Subscriptions make up a large portion of the largest Twitch streamers’ income. Twitch streamers earn 50% of the subscription fees, which are available in increments of $4.99, $9.99, and $24.99 per month.

Subscribers get benefits like ad-free viewing on your channel and chats during streams.

Companies look for the most influential Twitch streamers and pay them to promote their company (such as paying them to play their game) or to use their equipment (such as their gaming chair or headset).

Other Ways to Make Money on Twitch
Twitch streamers also make money through tournament winnings, uploading videos to YouTube to make money from YouTube, live appearances, and selling branded merchandise such as mugs, T-shirts, and phone cases.

What Twitch Streamers Make per Follower
On average, for every 100 followers (i.e., subscribers), Twitch streamers make $250, or $2.50 per subscriber.

To put that into perspective, streamers really only make “good money” when they have millions of followers. With 100 or even 500 followers, it’s more like a paid hobby than a lucrative side gig.

If you’re able to make it to Partner, though, you can supplement the per-follower income with sponsorships and subscription income, and again, the more followers you have, the more likely it is that you’ll make “good money.”

What Twitch Streamers Make per Ad
Advertising revenue varies, just like on any other channel, but on average, Twitch streamers make around $250 per 100 subscribers. This means a Twitch streamer with 1,000 subscribers could make $2,500 just on ads.

One issue Twitch streamers face is users turning their ad blocker on, but most streamers ask their viewers to disable their adblocker.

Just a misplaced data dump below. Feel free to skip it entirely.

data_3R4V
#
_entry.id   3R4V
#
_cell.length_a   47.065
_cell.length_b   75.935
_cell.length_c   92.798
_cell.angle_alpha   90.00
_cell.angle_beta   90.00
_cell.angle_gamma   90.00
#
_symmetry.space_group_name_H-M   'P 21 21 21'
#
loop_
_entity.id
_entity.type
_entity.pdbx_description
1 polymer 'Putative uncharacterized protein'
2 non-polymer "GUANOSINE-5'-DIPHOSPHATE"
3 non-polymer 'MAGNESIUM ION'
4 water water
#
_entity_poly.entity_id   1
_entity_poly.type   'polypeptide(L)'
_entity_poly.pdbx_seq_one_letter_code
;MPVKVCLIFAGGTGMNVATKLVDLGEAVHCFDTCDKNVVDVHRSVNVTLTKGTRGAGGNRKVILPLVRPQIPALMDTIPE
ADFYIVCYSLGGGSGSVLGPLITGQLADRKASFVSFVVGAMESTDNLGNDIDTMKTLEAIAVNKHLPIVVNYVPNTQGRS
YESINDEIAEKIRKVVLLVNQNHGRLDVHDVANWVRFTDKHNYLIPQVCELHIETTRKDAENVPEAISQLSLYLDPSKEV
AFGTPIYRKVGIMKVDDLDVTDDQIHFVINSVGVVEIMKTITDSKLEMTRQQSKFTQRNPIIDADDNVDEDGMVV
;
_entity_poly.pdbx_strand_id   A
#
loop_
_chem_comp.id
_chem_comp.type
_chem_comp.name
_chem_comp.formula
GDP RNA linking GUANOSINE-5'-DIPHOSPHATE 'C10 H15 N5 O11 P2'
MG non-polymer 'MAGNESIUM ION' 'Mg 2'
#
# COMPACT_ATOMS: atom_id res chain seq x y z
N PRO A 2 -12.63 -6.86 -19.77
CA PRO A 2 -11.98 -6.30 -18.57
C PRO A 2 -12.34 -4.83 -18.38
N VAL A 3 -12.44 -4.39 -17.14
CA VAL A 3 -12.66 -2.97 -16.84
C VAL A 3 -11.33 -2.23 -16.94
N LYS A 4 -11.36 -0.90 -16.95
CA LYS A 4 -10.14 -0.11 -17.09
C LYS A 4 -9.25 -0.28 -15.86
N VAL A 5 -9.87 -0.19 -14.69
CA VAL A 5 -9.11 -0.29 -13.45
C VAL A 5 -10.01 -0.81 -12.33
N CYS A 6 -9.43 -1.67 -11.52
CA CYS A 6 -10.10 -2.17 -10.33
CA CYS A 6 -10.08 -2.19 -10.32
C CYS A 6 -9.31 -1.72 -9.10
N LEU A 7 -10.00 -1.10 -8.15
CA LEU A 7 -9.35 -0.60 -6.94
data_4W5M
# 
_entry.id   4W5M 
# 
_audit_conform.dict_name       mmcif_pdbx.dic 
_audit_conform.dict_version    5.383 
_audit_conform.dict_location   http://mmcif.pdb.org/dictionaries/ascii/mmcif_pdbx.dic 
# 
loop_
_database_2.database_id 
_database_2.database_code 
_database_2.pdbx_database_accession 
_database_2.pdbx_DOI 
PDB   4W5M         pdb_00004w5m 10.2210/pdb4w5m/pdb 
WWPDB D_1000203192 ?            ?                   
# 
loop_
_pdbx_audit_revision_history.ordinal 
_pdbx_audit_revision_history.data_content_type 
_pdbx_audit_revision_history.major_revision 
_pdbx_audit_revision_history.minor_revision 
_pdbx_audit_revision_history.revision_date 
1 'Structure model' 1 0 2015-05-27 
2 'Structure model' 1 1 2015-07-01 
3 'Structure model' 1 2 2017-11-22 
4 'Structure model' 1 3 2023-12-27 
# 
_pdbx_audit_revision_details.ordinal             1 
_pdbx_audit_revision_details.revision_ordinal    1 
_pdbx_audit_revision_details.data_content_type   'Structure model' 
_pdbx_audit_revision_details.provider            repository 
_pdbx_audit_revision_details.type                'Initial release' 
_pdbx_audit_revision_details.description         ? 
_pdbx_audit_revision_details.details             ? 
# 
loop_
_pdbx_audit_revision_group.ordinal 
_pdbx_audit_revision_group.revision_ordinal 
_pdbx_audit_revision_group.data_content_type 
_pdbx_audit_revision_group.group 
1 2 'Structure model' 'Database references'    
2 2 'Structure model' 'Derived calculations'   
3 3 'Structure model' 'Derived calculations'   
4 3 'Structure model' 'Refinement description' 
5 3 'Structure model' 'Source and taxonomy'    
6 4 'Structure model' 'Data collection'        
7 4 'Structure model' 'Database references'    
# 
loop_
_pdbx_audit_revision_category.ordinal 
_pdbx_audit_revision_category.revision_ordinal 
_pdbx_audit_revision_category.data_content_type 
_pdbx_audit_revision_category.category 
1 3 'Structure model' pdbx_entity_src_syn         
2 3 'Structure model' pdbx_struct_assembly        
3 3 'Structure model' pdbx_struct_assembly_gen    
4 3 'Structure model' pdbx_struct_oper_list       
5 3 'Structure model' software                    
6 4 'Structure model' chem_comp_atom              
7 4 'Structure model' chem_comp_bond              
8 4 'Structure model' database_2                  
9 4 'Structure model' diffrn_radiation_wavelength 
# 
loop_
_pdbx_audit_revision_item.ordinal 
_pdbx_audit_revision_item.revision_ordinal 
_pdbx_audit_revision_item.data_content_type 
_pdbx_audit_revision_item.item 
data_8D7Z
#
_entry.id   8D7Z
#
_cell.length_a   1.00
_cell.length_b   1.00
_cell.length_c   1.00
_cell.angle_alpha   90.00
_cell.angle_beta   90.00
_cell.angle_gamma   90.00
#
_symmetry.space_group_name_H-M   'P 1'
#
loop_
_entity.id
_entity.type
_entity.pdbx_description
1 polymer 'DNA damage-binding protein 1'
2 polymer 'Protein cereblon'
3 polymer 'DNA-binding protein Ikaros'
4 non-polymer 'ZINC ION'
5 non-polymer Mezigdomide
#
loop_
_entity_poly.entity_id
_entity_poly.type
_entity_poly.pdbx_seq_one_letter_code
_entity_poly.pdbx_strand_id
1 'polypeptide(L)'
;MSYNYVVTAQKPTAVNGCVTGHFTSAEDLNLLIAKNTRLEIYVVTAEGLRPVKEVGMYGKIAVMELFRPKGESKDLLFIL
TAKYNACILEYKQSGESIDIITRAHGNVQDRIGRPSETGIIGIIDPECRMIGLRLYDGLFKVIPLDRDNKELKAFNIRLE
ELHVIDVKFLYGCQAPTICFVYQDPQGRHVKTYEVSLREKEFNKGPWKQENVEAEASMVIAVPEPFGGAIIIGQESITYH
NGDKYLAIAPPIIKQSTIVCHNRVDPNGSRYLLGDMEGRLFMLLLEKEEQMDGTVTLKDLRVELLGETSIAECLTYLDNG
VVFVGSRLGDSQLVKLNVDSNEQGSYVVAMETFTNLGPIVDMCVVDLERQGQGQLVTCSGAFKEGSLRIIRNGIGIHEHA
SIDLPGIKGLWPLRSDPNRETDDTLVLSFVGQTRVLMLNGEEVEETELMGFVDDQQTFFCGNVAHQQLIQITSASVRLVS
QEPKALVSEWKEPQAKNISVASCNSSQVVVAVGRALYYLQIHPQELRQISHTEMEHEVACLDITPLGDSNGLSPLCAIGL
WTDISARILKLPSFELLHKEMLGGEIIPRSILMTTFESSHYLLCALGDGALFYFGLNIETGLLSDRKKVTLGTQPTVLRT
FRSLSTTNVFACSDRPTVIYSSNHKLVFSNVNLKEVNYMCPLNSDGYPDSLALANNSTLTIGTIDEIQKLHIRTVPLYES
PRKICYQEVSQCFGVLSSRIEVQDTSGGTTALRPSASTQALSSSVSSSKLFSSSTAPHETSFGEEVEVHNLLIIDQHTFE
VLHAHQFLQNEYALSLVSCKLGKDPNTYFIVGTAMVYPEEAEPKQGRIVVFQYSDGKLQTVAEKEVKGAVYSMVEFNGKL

What Twitch Affiliates Make per Prime Sub
Twitch Affiliates make 50% of the subscription price, and a Prime subscription is $4.99 per month. For every subscriber, Affiliates make $2.49. Affiliates receive this income per subscriber monthly, as long as the viewers remain subscribers.


Becoming a Twitch Affiliate and eventually, Partner is the key to making money on Twitch. First, you must become an Affiliate, and then you can become a Partner.

On average, it takes a Twitch streamer 2 – 4 months to reach Affiliate status, and it can take as long as 12 months or more to become Partner.

As we mentioned above, becoming a Twitch Partner isn’t a “sure thing.” Anyone can become an Affiliate if you meet the above guidelines. Partners are invited to join upon application, and not everyone receives the illustrious invitation.

Only about 1% of Affiliates become Partners (if that puts it into perspective for you). Twitch Partners earn everything Affiliates do, but also can:

  • Monetize their channels with ads
  • There’s no limit on the quality of the streaming offered (Affiliates have limits)
  • Partners are treated as “royalty” and receive the highest and best treatment
  • Partners can have sponsors

Sponsorships are the one way Partners make much more than Affiliates. Getting paid to advertise a company’s product or play their game certainly makes it worth it to be a Partner.

Top 10 Twitch Influencers
Here are the top 10 Twitch Influencers (as of writing):

  1. Ninja (Tyler Blevins) – 16.6M followers
  2. Tfue (Turner Tenney) – 10.2M followers
  3. shroud (Michael Grzesiek) – 9.1M followers
  4. Rubius (Ruben Doblas) – 8.8M followers
  5. auronplay (Raul Alvarez) – 8.2M followers
  6. Pokimane (Imane Anys) – 7.7M followers
  7. TheGrefg (David Cavovas) – 7.2M followers
  8. Myth (Ali Kabbani) – 7.2M followers
  9. TimtheTatMan (Timothy John Batar) – 6.4M followers
  10. Summit1g (Jaryd Lazar) – 5.9M followers


If you’re looking to “get rich quick,” Twitch isn’t the path to financial freedom. But, if you’re looking to make money doing something you love  and the money is more of a “bonus” rather than something you rely on, then yes, being a streamer can be worth it.

You must be dedicated to promoting yourself and getting followers to make it worth it, though. Otherwise, you’ll end up making peanuts for what feels like all of your free time streaming on Twitch. So when you ask yourself “how much do Twitch streamers make,” it all comes down to the work they put into it.